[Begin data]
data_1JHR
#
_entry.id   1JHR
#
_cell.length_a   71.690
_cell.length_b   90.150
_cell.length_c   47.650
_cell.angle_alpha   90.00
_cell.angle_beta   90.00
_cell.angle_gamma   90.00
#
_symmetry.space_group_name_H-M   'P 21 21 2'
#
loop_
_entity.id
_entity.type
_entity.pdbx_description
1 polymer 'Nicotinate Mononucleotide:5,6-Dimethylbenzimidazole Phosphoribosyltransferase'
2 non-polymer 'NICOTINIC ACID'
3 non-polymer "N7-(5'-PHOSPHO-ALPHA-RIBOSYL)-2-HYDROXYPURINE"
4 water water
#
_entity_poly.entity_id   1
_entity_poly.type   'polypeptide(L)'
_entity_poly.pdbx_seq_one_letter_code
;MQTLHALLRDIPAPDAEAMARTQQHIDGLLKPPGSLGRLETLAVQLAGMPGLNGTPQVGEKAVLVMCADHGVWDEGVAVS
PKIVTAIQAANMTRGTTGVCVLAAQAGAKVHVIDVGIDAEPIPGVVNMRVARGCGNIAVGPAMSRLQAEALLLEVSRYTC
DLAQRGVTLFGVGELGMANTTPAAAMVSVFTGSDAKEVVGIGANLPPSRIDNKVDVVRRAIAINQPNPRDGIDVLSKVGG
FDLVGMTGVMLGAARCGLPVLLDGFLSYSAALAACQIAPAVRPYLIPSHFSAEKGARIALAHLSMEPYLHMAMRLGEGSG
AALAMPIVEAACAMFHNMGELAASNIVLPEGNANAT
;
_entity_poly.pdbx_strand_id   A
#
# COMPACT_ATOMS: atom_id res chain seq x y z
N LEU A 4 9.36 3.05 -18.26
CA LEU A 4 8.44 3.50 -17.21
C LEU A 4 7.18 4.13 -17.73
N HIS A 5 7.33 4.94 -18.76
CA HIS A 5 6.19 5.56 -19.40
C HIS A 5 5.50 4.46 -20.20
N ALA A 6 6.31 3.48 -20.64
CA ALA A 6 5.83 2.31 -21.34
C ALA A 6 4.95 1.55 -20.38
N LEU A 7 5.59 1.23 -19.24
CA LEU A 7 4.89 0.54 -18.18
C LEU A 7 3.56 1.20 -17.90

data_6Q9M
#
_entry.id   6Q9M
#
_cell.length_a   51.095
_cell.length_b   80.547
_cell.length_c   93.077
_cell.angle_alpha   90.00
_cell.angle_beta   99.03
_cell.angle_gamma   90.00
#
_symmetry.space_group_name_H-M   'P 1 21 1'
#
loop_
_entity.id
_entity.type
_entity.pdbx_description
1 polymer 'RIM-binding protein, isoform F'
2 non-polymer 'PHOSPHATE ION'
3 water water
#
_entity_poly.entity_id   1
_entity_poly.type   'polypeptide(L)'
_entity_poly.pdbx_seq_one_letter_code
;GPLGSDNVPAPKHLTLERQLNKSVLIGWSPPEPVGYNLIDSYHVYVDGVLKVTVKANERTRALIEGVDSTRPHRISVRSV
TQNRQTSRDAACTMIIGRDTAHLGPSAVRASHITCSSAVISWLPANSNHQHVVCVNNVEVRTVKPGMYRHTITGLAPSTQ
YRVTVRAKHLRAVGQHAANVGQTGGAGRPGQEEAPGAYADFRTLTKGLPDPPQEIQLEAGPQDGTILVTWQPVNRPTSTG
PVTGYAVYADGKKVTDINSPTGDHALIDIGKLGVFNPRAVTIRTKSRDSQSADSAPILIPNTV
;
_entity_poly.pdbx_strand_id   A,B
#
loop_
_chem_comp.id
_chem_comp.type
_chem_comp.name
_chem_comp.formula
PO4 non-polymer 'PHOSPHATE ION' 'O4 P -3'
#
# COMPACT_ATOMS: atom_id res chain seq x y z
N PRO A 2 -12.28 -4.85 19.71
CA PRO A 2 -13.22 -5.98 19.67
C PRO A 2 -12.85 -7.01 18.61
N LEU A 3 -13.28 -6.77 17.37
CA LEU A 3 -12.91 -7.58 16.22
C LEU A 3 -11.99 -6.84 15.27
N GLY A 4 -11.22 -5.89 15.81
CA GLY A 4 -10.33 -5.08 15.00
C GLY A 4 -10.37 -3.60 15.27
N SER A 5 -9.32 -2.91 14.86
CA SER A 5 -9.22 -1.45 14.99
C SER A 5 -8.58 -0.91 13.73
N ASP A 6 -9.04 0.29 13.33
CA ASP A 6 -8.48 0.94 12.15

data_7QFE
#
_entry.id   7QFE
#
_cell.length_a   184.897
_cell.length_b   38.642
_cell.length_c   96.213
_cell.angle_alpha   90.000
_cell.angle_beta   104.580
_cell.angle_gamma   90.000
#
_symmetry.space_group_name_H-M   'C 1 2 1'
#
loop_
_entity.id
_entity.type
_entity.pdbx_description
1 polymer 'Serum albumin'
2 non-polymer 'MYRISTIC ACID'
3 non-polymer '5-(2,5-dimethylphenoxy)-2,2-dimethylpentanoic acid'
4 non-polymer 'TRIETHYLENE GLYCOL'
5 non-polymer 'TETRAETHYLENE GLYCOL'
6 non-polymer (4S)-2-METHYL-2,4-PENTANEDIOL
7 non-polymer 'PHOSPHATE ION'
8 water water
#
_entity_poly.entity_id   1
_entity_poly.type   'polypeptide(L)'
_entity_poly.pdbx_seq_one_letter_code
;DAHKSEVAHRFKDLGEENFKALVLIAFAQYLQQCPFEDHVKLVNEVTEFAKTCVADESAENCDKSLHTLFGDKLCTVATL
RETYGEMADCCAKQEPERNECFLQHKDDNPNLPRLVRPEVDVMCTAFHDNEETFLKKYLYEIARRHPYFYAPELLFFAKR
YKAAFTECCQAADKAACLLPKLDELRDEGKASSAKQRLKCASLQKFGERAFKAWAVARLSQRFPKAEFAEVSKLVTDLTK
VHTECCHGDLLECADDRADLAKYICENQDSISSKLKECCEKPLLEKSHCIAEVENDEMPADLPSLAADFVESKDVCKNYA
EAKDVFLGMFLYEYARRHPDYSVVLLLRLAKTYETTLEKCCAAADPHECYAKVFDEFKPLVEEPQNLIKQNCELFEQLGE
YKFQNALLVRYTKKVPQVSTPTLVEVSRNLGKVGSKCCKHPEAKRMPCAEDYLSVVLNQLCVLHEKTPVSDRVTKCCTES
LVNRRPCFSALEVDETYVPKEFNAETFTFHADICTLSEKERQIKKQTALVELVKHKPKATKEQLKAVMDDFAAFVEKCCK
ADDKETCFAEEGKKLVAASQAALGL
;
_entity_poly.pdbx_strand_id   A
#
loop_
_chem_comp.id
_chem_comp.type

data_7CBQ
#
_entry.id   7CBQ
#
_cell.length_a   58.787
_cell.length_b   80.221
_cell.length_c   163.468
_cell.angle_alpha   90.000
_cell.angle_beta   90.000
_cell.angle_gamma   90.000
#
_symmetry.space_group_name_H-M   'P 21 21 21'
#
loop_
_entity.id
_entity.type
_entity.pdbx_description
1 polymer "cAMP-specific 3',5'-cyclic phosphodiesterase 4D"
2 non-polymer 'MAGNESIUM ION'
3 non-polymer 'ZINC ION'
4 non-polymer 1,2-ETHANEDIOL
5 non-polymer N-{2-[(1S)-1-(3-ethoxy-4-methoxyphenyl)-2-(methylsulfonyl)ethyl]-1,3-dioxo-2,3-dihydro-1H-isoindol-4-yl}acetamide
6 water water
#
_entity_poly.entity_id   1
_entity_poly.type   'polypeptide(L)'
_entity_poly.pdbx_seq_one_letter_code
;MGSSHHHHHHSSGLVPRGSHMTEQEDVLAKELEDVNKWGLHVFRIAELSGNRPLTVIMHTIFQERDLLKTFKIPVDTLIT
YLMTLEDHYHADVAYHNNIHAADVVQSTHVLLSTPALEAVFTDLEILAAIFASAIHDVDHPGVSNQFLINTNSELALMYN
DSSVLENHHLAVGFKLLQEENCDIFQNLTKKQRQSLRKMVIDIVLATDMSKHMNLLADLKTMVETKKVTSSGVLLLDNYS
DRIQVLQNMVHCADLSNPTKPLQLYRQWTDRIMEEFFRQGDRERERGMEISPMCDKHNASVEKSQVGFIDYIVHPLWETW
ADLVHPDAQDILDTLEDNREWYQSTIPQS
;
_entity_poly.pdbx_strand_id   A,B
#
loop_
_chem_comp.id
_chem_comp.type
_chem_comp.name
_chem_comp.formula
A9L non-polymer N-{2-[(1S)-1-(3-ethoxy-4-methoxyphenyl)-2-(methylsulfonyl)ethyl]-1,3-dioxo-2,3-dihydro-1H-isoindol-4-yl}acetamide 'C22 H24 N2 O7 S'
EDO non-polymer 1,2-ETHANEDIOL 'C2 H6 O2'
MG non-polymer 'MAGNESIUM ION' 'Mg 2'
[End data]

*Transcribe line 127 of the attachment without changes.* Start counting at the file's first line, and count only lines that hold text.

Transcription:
_entity_poly.type   'polypeptide(L)'